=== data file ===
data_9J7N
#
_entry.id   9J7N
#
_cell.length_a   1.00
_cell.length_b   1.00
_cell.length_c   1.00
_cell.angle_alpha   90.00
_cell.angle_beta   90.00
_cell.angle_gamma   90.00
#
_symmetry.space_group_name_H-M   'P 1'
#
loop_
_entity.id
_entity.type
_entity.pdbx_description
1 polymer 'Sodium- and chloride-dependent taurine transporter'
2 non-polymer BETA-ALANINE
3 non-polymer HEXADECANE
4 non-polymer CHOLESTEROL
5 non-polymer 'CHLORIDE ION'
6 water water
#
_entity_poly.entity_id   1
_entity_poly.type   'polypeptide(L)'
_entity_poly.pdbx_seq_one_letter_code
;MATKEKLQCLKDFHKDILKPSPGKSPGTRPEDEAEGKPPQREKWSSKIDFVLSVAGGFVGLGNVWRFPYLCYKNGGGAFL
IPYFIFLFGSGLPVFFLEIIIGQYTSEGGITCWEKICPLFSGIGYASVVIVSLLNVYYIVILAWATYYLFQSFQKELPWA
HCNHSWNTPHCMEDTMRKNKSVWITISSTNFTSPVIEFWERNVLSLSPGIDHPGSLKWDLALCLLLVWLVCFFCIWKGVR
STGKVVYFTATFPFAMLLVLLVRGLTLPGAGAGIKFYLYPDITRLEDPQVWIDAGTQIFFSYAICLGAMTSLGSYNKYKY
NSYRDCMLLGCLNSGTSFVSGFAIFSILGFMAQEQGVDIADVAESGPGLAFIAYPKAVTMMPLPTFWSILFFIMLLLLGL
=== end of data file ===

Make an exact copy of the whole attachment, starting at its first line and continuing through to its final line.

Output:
data_9J7N
#
_entry.id   9J7N
#
_cell.length_a   1.00
_cell.length_b   1.00
_cell.length_c   1.00
_cell.angle_alpha   90.00
_cell.angle_beta   90.00
_cell.angle_gamma   90.00
#
_symmetry.space_group_name_H-M   'P 1'
#
loop_
_entity.id
_entity.type
_entity.pdbx_description
1 polymer 'Sodium- and chloride-dependent taurine transporter'
2 non-polymer BETA-ALANINE
3 non-polymer HEXADECANE
4 non-polymer CHOLESTEROL
5 non-polymer 'CHLORIDE ION'
6 water water
#
_entity_poly.entity_id   1
_entity_poly.type   'polypeptide(L)'
_entity_poly.pdbx_seq_one_letter_code
;MATKEKLQCLKDFHKDILKPSPGKSPGTRPEDEAEGKPPQREKWSSKIDFVLSVAGGFVGLGNVWRFPYLCYKNGGGAFL
IPYFIFLFGSGLPVFFLEIIIGQYTSEGGITCWEKICPLFSGIGYASVVIVSLLNVYYIVILAWATYYLFQSFQKELPWA
HCNHSWNTPHCMEDTMRKNKSVWITISSTNFTSPVIEFWERNVLSLSPGIDHPGSLKWDLALCLLLVWLVCFFCIWKGVR
STGKVVYFTATFPFAMLLVLLVRGLTLPGAGAGIKFYLYPDITRLEDPQVWIDAGTQIFFSYAICLGAMTSLGSYNKYKY
NSYRDCMLLGCLNSGTSFVSGFAIFSILGFMAQEQGVDIADVAESGPGLAFIAYPKAVTMMPLPTFWSILFFIMLLLLGL